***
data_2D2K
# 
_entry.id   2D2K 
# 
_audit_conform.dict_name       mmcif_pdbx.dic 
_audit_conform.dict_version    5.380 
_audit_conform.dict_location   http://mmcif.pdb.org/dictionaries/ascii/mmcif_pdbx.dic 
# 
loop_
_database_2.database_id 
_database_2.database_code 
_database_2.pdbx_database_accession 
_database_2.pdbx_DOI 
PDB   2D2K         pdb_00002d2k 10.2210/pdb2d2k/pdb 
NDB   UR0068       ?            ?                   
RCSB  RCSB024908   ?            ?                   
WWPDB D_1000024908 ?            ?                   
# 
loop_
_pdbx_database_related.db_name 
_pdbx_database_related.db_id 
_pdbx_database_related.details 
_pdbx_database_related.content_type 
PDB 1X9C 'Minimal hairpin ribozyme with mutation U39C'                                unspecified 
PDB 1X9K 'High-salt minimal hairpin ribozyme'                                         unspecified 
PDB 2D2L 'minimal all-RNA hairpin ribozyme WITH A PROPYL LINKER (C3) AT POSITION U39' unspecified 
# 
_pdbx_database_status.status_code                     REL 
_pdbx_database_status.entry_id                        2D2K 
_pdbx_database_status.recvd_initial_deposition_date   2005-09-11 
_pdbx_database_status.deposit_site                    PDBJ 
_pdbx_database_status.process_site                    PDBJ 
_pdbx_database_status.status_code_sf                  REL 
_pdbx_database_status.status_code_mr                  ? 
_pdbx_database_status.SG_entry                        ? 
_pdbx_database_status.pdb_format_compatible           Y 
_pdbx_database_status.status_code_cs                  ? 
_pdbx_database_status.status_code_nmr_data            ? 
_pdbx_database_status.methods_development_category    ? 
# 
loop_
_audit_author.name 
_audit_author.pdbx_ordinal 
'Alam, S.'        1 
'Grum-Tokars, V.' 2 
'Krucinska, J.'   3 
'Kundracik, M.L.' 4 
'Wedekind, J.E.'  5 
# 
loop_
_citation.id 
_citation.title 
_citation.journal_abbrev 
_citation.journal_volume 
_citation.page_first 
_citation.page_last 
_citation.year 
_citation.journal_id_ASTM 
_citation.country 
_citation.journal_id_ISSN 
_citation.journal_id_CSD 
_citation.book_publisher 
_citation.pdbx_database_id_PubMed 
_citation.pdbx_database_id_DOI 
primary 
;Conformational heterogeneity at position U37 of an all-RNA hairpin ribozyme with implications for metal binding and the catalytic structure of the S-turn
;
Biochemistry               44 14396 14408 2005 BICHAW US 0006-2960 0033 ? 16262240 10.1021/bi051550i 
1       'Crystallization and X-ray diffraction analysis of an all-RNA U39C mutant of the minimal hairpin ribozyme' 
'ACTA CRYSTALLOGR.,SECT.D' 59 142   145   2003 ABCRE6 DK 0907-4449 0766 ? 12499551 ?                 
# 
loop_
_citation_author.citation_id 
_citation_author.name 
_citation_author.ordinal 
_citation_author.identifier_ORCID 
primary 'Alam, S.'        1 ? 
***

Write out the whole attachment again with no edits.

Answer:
data_2D2K
# 
_entry.id   2D2K 
# 
_audit_conform.dict_name       mmcif_pdbx.dic 
_audit_conform.dict_version    5.380 
_audit_conform.dict_location   http://mmcif.pdb.org/dictionaries/ascii/mmcif_pdbx.dic 
# 
loop_
_database_2.database_id 
_database_2.database_code 
_database_2.pdbx_database_accession 
_database_2.pdbx_DOI 
PDB   2D2K         pdb_00002d2k 10.2210/pdb2d2k/pdb 
NDB   UR0068       ?            ?                   
RCSB  RCSB024908   ?            ?                   
WWPDB D_1000024908 ?            ?                   
# 
loop_
_pdbx_database_related.db_name 
_pdbx_database_related.db_id 
_pdbx_database_related.details 
_pdbx_database_related.content_type 
PDB 1X9C 'Minimal hairpin ribozyme with mutation U39C'                                unspecified 
PDB 1X9K 'High-salt minimal hairpin ribozyme'                                         unspecified 
PDB 2D2L 'minimal all-RNA hairpin ribozyme WITH A PROPYL LINKER (C3) AT POSITION U39' unspecified 
# 
_pdbx_database_status.status_code                     REL 
_pdbx_database_status.entry_id                        2D2K 
_pdbx_database_status.recvd_initial_deposition_date   2005-09-11 
_pdbx_database_status.deposit_site                    PDBJ 
_pdbx_database_status.process_site                    PDBJ 
_pdbx_database_status.status_code_sf                  REL 
_pdbx_database_status.status_code_mr                  ? 
_pdbx_database_status.SG_entry                        ? 
_pdbx_database_status.pdb_format_compatible           Y 
_pdbx_database_status.status_code_cs                  ? 
_pdbx_database_status.status_code_nmr_data            ? 
_pdbx_database_status.methods_development_category    ? 
# 
loop_
_audit_author.name 
_audit_author.pdbx_ordinal 
'Alam, S.'        1 
'Grum-Tokars, V.' 2 
'Krucinska, J.'   3 
'Kundracik, M.L.' 4 
'Wedekind, J.E.'  5 
# 
loop_
_citation.id 
_citation.title 
_citation.journal_abbrev 
_citation.journal_volume 
_citation.page_first 
_citation.page_last 
_citation.year 
_citation.journal_id_ASTM 
_citation.country 
_citation.journal_id_ISSN 
_citation.journal_id_CSD 
_citation.book_publisher 
_citation.pdbx_database_id_PubMed 
_citation.pdbx_database_id_DOI 
primary 
;Conformational heterogeneity at position U37 of an all-RNA hairpin ribozyme with implications for metal binding and the catalytic structure of the S-turn
;
Biochemistry               44 14396 14408 2005 BICHAW US 0006-2960 0033 ? 16262240 10.1021/bi051550i 
1       'Crystallization and X-ray diffraction analysis of an all-RNA U39C mutant of the minimal hairpin ribozyme' 
'ACTA CRYSTALLOGR.,SECT.D' 59 142   145   2003 ABCRE6 DK 0907-4449 0766 ? 12499551 ?                 
# 
loop_
_citation_author.citation_id 
_citation_author.name 
_citation_author.ordinal 
_citation_author.identifier_ORCID 
primary 'Alam, S.'        1 ? 